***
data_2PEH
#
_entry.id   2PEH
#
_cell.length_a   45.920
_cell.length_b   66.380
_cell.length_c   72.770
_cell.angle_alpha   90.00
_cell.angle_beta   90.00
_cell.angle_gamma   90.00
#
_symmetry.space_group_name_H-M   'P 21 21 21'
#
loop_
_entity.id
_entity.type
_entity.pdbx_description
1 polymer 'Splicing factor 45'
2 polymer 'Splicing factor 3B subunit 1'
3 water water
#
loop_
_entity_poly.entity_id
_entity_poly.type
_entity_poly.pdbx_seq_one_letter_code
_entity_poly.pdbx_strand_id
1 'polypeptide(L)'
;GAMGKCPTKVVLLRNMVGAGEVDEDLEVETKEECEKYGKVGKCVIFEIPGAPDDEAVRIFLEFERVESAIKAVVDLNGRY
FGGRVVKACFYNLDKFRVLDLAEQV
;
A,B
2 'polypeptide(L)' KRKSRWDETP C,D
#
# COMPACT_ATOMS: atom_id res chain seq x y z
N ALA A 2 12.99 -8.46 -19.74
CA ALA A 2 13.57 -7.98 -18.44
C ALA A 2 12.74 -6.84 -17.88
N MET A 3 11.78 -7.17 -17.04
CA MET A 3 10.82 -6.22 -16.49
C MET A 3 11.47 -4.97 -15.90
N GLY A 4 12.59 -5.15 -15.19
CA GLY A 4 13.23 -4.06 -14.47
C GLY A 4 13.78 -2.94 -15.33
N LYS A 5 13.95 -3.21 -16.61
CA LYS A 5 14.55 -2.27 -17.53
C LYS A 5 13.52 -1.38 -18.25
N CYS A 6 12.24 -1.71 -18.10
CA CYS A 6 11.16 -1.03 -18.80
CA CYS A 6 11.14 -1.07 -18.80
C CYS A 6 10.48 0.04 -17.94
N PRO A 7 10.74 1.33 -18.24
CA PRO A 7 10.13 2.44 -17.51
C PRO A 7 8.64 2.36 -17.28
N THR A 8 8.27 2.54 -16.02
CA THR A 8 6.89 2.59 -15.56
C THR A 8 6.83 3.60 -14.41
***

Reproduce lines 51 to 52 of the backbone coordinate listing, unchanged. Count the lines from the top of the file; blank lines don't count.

N PRO A 7 10.74 1.33 -18.24
CA PRO A 7 10.13 2.44 -17.51